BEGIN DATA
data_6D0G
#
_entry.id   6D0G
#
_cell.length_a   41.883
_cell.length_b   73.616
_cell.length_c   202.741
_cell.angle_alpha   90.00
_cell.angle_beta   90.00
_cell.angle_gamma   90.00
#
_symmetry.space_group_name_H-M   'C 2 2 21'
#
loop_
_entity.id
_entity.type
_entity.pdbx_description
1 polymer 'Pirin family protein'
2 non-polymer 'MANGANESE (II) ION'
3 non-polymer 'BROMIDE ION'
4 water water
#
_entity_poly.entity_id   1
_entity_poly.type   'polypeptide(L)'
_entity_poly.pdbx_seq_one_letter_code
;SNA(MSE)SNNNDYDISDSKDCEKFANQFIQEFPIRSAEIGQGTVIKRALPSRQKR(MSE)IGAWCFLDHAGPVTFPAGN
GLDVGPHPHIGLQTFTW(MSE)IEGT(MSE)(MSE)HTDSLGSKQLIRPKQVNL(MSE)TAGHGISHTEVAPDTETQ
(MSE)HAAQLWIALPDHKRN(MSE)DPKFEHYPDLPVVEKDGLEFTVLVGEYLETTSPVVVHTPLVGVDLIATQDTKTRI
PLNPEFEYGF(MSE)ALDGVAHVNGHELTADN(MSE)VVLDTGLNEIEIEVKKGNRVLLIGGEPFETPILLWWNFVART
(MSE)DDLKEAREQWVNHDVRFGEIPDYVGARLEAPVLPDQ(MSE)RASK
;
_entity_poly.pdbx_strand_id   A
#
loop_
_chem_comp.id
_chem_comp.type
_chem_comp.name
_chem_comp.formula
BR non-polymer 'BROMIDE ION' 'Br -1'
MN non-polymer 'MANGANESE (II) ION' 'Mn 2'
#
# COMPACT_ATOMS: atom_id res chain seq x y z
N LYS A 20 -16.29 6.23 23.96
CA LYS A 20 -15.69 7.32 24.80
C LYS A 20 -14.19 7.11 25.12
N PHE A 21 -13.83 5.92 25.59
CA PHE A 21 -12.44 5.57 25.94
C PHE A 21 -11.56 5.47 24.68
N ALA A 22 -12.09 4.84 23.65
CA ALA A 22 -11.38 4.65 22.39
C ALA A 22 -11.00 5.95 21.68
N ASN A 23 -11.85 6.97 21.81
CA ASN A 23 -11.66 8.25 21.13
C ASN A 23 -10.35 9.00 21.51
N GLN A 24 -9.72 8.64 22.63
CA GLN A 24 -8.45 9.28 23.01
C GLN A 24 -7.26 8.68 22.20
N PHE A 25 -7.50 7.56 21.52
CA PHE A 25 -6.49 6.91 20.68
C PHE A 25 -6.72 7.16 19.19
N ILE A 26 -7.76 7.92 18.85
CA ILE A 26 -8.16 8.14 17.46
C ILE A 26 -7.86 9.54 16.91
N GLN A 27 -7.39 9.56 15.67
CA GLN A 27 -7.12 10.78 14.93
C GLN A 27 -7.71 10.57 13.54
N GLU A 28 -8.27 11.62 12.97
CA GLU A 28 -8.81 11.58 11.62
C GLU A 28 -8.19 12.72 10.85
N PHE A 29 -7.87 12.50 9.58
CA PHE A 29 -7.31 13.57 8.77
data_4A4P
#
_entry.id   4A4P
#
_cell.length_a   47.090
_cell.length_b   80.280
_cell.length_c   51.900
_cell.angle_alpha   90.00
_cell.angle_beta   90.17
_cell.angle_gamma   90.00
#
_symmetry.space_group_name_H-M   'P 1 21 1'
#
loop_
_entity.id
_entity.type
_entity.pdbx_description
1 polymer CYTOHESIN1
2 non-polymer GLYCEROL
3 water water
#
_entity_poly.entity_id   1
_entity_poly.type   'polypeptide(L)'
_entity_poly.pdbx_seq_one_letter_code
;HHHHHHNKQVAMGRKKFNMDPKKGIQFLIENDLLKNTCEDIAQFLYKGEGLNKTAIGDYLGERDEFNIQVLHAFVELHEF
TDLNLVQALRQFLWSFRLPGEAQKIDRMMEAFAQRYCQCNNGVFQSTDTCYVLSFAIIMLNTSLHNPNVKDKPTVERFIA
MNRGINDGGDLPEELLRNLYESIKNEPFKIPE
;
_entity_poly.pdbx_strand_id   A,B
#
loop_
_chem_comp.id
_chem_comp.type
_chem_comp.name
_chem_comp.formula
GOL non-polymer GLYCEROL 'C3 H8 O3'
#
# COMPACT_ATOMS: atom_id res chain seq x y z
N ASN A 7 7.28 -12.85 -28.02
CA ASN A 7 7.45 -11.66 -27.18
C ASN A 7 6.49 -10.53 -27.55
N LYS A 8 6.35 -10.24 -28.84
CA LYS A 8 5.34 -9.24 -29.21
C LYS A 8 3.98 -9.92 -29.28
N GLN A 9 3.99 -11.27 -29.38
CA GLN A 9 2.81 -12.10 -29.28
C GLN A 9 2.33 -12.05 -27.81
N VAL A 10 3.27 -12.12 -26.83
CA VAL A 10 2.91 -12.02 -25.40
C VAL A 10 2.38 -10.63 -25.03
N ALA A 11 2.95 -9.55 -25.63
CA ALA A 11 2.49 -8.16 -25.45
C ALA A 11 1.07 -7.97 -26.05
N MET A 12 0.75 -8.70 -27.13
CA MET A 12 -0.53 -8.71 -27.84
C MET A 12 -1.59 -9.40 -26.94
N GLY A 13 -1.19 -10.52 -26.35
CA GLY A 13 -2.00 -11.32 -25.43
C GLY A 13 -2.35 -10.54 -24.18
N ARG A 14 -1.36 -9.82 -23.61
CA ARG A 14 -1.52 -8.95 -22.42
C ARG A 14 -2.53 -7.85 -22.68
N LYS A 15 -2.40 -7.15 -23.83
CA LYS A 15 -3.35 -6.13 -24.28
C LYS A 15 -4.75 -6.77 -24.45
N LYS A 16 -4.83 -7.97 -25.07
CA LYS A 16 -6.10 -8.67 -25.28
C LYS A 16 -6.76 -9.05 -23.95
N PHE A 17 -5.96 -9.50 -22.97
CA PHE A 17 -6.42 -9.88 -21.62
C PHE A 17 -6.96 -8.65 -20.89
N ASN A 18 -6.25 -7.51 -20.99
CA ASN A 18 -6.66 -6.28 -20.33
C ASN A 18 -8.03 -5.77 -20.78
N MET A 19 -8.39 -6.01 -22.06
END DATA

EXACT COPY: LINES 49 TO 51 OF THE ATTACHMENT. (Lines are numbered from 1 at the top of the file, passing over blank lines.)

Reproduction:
N ALA A 22 -12.09 4.84 23.65
CA ALA A 22 -11.38 4.65 22.39
C ALA A 22 -11.00 5.95 21.68